So. I broke out my themes into elements, and when I started looking at the elements, I realized if I started playing them off against each other, I had this amazing list of conflicts. AMAZING.
If you list all the good points about something like immortality, and then you list all the bad points, and do the same for mortality, and then do the same for humanity as a whole, and then you start bouncing good against bad, and good (for immortals) versus good (for mortals), and so on, you realize that you have way, way more than a hundred scenes you could write, and every one of them has a taut, important conflict built into it.
So then you start picking and choosing conflicts, visualizing your characters, getting a feel for backstory, for who’s going to come down on the side of what.
It gets beautifully juicy fast.
(Better clarify—I don’t have all one hundred scenes yet. I do have 8100 potential conflicts from which to pick the best 100, and about 20 already picked.)
Got names today, too. My two leads have been nothing but Him and Her for ages… but now they have names. Probably the ones they’ll keep.
Her–Aleksa Kralj — ethnic Serbian, raised Orthodox Christian, from Kosovo. Adopted into an American family when her own was wiped out in a religious purge.
Him– “Ki” Kideronarasu Fox — Minoan. Or at this point, I guess, American with edges. He’s been around a good long while. I got the Minoan from the syllabylary for Linear A, and … ah … winged it. Ki is the nickname, Kideronarasu is his actual name, and if it’s something hideously profane in Minoan, nobody’s gonna know it but him, because we’ve lost Minoan as a language. Ah, elbow room. 😀 And Fox is the Anglicization of a last name that started out as a family crest and that he’s been dragging through place and time since around 2500 BC.
And on another note, I finally did a header for the website. And the blog. And the shop. And they all match. 😀
That is one of those ideas that you hit yourself on the head and say “why didn’t I think of that before!”….Like the V-* commercials.
I can use that, and the timing is just perfect!
Krista, I’m pretty picky about heritage/culture. People are part of their culture and subculture FAR more than they’re part of their race—and it’s one of the things you’re right to worry about screwing up. When I’m writing real-world, which this basically is, I dig up people from that culture who are willing to answer questions (one of the truly cool things about being a novelist is that just about everyone is willing to talk to you, and when they do, you get to thank them in the credits). And I read.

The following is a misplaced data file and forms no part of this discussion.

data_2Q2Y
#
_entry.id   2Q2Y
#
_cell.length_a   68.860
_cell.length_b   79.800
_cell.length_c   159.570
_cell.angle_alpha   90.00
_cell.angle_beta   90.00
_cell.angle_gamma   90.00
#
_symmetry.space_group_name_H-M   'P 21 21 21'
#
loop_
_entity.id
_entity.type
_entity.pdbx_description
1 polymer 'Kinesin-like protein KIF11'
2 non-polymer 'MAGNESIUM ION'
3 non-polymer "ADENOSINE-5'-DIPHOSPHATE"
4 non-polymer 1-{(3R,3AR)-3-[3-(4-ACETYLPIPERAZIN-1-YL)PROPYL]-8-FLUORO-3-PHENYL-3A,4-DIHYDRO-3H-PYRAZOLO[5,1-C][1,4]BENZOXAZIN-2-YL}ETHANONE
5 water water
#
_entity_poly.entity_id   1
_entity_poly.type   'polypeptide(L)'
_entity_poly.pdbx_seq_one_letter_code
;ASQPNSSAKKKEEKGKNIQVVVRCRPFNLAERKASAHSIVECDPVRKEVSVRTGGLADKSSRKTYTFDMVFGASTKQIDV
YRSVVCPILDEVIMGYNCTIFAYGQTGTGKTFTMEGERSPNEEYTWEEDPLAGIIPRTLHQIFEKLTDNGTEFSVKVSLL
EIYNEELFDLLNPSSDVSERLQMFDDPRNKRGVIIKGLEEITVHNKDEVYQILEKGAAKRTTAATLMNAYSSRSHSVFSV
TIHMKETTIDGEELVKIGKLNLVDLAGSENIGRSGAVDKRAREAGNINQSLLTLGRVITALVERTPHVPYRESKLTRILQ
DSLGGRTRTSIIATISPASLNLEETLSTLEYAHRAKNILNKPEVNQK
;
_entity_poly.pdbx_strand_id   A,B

And, because it’s fiction and the needs of my story are my primary concern, I extrapolate, and do the best I can. Yes, I’ll get some things wrong. But I’m writing about an individual, not a collective, and individuals even within tight cultures are not perfect representatives of their cultures. There is no Average Human Being. It is within that truth that the grace of writing fiction lives.
Love the names you selected for the new characters. Here’s a quick question for you, though. When you’re building a character who “lives” in our world – even if it’s a fantastical version of our world – how concerned are you with getting their heritage/culture right? I ask because I always shy away from characters who I could easily misrepresent. I shy away from them even when they’re the ones in my head going “pick me, pick me!”.
It’s amazing how analytical your approach is, Holly. I can see where we crossover, but I am stunned at the concept of conflict outside of the story and picking and choosing :D. The more I see of how you do things, the more I realize just how organic I am. On the other hand, I’m a flexible organic. This technique? It would spawn four billion books for me. Maybe something to play with once I finish up Molly.
I’ve been following this, and…wow. This is so completely up my street (in terms of what I like to read). Since starting a fantasy novel that’s very definitely fantasy, I’ve had a constant craving for what I suppose I have to call ‘soft’ SF, for want of a better term.
It sounds like you’re having fun with your novel; the ‘oh my goodness this is so cool!’ stage of novel writing is my absolute favourite of the whole process, maybe even better than typing ‘The End’. Long may it continue!